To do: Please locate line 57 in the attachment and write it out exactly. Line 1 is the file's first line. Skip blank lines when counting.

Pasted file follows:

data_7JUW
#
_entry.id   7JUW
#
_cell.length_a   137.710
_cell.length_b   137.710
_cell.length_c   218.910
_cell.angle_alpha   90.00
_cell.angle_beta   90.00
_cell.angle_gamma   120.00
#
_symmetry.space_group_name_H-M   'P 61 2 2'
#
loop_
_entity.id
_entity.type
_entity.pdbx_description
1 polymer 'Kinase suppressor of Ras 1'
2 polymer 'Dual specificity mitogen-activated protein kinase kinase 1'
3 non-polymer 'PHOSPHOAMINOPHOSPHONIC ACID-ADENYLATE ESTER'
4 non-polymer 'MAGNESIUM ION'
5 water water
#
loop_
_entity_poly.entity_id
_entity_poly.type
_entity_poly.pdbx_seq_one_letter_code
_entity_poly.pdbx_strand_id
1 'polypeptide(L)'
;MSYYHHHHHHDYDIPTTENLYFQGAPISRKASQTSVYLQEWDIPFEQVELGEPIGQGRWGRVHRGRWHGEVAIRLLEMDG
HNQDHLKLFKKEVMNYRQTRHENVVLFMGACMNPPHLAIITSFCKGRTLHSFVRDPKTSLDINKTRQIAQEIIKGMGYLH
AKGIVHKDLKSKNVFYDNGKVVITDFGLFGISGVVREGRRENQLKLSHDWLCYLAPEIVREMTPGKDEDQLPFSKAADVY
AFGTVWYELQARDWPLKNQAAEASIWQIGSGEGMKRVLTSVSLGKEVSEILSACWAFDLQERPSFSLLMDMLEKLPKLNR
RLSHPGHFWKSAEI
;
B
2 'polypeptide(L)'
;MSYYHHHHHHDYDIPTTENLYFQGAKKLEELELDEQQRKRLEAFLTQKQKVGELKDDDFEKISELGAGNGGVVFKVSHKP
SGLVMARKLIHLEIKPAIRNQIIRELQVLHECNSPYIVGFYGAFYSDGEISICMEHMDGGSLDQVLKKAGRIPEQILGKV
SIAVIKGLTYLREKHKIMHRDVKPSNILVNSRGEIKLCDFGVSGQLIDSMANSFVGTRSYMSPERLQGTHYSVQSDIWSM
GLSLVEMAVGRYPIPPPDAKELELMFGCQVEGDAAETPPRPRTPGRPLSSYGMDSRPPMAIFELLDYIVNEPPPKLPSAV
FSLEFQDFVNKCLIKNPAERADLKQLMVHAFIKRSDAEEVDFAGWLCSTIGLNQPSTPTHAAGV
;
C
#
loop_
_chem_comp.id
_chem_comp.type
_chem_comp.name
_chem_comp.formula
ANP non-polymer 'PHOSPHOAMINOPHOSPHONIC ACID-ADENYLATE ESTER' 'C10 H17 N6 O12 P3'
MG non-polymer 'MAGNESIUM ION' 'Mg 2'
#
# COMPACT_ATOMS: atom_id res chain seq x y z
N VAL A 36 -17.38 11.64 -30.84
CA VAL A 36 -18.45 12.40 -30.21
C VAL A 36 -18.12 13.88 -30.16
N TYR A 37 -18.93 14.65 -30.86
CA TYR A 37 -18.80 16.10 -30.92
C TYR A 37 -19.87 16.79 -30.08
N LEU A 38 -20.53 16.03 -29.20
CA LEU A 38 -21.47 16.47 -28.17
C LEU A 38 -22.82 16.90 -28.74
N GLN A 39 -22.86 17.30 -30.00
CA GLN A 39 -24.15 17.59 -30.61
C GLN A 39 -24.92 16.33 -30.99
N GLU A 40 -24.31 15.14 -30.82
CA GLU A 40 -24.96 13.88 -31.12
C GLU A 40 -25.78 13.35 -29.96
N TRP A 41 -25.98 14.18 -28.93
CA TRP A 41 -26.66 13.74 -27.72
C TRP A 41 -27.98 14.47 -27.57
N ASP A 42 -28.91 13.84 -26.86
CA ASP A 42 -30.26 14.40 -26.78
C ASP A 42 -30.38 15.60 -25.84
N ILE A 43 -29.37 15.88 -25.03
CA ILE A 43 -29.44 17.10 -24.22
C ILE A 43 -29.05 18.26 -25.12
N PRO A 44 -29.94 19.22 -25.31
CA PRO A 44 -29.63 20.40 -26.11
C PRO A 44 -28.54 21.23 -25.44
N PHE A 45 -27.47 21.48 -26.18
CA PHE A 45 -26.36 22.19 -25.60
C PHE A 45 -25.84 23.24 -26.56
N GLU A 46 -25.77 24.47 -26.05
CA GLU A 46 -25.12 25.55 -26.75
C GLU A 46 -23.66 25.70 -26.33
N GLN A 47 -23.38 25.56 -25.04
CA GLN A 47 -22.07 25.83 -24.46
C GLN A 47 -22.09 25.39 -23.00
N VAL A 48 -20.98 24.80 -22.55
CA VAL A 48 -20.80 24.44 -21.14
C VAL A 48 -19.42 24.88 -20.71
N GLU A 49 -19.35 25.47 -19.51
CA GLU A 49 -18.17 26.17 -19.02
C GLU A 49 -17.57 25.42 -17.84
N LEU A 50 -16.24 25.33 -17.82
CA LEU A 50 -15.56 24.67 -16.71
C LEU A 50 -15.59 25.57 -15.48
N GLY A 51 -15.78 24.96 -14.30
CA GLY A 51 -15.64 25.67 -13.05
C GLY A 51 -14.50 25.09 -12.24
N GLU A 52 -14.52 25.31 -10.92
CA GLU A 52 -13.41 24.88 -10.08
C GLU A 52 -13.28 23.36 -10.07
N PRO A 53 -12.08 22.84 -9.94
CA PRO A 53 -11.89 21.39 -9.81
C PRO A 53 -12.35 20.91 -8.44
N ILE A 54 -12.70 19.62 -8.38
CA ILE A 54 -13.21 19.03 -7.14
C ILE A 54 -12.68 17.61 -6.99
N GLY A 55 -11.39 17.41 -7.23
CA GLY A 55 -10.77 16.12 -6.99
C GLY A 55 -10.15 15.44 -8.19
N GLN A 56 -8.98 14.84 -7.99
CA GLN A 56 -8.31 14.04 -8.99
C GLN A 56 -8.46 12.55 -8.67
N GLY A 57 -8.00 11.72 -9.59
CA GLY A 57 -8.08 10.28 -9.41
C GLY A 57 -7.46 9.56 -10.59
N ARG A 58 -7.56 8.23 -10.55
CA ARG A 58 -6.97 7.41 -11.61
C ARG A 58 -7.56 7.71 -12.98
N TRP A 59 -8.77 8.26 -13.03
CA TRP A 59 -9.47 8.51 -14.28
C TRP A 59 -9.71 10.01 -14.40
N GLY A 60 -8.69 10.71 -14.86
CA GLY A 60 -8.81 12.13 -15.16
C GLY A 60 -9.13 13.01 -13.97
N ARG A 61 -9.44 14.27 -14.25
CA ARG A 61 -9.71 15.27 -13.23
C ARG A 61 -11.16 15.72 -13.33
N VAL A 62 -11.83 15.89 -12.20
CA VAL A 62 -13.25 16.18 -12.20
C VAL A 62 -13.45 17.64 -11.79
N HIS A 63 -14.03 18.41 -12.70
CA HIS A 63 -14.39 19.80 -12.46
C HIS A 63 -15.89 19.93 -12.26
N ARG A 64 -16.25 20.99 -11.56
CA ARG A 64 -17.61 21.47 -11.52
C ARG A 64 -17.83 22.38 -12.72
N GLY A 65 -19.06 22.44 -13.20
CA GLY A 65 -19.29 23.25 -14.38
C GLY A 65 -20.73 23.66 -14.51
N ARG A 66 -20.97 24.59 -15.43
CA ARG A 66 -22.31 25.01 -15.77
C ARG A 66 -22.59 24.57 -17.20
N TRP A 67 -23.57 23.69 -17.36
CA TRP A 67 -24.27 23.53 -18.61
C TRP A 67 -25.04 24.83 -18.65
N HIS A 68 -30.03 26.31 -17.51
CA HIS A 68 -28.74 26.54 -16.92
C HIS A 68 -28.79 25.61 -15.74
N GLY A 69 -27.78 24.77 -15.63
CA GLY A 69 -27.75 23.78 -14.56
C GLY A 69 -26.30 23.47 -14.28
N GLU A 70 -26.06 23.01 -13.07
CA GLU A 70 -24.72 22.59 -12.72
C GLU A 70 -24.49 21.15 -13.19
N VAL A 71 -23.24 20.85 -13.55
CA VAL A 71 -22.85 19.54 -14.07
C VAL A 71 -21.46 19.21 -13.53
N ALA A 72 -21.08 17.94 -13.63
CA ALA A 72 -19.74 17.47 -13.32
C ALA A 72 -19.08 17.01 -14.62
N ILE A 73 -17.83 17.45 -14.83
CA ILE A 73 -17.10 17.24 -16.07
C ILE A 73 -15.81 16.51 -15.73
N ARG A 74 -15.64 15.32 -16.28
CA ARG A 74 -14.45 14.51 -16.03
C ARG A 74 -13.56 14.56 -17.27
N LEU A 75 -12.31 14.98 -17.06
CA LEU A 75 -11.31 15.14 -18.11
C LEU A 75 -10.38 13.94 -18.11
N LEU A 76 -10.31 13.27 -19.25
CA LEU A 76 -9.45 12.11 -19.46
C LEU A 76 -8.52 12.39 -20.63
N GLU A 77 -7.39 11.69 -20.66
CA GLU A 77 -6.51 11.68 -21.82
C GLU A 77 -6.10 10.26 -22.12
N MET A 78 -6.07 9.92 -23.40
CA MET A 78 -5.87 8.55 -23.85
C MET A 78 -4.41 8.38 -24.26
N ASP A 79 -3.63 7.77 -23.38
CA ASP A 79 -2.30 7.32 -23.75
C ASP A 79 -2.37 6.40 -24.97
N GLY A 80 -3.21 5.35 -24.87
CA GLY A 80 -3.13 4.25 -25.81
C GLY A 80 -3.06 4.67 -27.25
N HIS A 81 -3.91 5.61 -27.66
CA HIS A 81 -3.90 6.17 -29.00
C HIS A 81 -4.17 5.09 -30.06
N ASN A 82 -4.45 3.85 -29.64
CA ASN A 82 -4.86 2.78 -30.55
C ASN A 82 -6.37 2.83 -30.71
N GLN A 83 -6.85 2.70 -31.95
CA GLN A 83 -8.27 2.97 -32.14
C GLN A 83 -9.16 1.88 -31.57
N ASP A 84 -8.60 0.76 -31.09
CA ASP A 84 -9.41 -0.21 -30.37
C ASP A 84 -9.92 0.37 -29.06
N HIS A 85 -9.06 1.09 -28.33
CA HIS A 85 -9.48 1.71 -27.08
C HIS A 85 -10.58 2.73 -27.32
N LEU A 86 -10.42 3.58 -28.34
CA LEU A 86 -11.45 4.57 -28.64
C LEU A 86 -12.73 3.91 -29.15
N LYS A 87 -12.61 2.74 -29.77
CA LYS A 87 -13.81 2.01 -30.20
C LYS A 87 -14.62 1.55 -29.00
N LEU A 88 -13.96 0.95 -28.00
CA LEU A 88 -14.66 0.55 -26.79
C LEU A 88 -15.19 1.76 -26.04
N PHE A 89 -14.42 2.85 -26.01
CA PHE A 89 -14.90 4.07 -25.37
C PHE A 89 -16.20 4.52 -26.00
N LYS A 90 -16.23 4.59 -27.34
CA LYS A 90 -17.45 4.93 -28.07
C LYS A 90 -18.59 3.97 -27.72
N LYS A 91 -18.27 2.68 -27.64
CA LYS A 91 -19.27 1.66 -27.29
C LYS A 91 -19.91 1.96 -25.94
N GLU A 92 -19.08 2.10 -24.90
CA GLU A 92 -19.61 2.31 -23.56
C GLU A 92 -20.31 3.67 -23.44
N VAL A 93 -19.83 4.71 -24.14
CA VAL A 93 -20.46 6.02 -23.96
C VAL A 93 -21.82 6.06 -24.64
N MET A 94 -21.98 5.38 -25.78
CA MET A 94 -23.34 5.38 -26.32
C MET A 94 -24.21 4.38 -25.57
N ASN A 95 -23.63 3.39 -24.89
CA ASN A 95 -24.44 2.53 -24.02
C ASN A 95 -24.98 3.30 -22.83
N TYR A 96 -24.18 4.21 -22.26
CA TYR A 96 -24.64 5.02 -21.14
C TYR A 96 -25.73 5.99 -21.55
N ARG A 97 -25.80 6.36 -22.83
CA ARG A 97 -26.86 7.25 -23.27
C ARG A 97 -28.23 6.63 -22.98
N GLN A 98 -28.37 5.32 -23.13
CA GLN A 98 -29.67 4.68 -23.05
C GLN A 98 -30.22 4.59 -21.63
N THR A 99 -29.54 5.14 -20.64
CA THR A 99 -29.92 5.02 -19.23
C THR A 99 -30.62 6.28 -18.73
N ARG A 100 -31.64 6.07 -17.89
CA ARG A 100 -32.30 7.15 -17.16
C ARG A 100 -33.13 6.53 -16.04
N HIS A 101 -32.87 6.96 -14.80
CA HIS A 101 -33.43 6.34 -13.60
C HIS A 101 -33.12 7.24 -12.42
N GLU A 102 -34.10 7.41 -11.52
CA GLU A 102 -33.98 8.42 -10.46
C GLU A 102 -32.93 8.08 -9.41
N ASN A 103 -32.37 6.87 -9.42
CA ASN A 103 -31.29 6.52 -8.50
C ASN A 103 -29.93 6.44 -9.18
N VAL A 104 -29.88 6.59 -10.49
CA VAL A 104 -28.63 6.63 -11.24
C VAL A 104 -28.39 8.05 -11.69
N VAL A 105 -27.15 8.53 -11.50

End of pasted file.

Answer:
C VAL A 36 -18.12 13.88 -30.16